“The architecture, the chanting, the scents take you back in time,” they said. “When entering the Holy Edicule, you bend to enter the holy tomb chamber and realize that everything is different than what you had imagined, yet familiar through the accounts given in the Gospels.”

The team added that visiting the holy site felt like “a visit through the timeline of history.”

Rich discoveries

While the tomb was opened, the NTUA team experienced technological problems that seemed to be inexplicable.

“On October 26, 2016, the instruments presented several discontinuities in their signals, something that we have not yet explained,” they said.

But Dr. Hiebert has seen technology malfunctions on a daily basis, so he wasn’t surprised by the glitches and noted that the rest of the project went smoothly.

“The conservators were able to put a moisture barrier in to protect the holy bed, the holy rock,” he said, “so that once it was covered again, it would basically be preserved for the next 2,000 years.”

Those on-site were more surprised by other findings, including the discovery that the original walls of the cave surrounding the tomb were still intact.

The tomb of Jesus Christ with the rotunda is seen in the Church of the Holy Sepulchre on March 21, 2017 in Jerusalem, Israel. The tomb of Jesus Christ in the rotunda of the Church of the Holy Sepulchre in Jerusalem’s Old City was, on 26 February 2017, without its iron cage for the first time since it was placed around the stone tomb by the British in 1947 to keep the Edicule from falling apart. Greek archaeologists have been working since June 2016 to restore the tomb, believed to be the place where Jesus Christ was buried and then resurrected from after his crucification. (Photo by Lior Mizrahi/Getty Images)

Professor Moropoulou explained that her team had actually seen the non-visible internal layers of the structure through the ground penetrating radar prospection they used before they started their work.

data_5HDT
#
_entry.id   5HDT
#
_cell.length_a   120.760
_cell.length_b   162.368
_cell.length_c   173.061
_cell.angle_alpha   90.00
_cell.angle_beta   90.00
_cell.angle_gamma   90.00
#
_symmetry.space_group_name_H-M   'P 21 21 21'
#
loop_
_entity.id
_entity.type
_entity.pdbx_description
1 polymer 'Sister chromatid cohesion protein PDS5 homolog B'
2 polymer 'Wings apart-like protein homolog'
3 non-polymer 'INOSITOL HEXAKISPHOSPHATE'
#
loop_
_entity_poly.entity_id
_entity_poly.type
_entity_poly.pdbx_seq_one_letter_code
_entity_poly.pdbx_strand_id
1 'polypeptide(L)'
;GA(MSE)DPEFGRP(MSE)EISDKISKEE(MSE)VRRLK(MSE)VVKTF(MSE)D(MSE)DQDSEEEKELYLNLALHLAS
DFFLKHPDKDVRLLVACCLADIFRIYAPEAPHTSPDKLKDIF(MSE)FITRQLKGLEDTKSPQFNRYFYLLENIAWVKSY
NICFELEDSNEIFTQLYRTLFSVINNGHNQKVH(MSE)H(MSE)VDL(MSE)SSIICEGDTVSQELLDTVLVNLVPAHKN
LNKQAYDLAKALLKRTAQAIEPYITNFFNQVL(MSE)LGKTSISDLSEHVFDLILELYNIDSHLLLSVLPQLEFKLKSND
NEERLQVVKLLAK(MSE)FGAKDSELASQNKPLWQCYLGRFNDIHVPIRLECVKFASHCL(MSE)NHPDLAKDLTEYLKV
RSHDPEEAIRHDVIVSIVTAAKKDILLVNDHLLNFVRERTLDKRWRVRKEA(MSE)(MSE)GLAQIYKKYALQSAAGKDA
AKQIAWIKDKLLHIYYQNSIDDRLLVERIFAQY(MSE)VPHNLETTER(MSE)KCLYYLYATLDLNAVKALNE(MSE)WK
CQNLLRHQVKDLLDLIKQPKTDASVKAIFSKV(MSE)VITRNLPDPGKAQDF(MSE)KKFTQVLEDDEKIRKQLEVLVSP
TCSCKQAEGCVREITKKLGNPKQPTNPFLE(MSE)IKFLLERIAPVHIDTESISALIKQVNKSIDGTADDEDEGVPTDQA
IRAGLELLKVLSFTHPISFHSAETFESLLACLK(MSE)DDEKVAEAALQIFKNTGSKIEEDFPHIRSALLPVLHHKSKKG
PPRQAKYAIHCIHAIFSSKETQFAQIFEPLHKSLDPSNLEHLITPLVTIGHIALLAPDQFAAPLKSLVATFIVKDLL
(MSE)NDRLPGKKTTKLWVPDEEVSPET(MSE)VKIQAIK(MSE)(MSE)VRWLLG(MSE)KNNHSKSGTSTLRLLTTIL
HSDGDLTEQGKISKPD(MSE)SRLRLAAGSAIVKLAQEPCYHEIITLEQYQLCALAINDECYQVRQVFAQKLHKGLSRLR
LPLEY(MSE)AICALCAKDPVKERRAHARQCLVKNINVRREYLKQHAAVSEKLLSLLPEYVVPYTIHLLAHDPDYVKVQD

“Of course, when the work started and the holy rock (the original walls of the cave) was actually brought to light, we felt overwhelmed that it had survived throughout almost 20 centuries, embedded within the Edicule,” she said.

The most significant discovery of all came after samples of the mortar between the original limestone surface of the tomb and the marble slab that covers it were taken for dating.

Until the mortar was tested, researchers believed the tomb complex dated to the Crusader period (approximately between 1096-1291) because of the earliest architectural evidence that had been found up until the restoration.

That would have made the tomb no older than 1,000 years old. It would have also meant that it wasn’t the site Emperor Constantine’s delegates had identified as Christ’s burial place.

The results instead dated the mortar to around 345 A.D.

For Dr. Hiebert, the discovery was “mind blowing. It was a total surprise.”

The reason it was shocking, he said, was because the church had been extremely vulnerable over the years, undergoing several invasions and natural disasters.

“Our amazement of being there on October 26, 2016 was even more amplified when we got that information back,” said Dr. Hiebert.

Faith and science ‘coexist perfectly’

For Dr. Hiebert, the experience proved that faith and science go hand-in-hand.

“I consider it as important of a faith-based project as it was a scientific project,” said Dr. Hiebert. “I think in today’s world where there’s this sort of tendency to think about a dichotomy between science and faith, this is a really excellent example of how science and faith coexist perfectly.

“There’s no choice,” he continued. “If you think about the great scientists of Western civilization — Galileo, Isaac Newton, even Albert Einstein — they were all scientists of great faith.

“That’s an important message that I want to tell kids and adults … is that faith and science coexist intractably and perfectly well.”

Make a virtual visit to Christ’s tomb

The National Geographic immersive exhibition “Tomb of Christ: The Church of the Holy Sepulchre Experience” virtually transports visitors to the Church of the Holy Sepulchre, one of the world’s most sacred, ancient monuments. The exhibition will be open at the National Geographic Museum from Nov. 15, 2017 through fall of 2018. (Photo by Rebecca Hale | National Geographic)

National Geographic is hosting a 3-D exhibit at its headquarters in Washington, D.C. that allows visitors to virtually visit the Church of the Holy Sepulchre.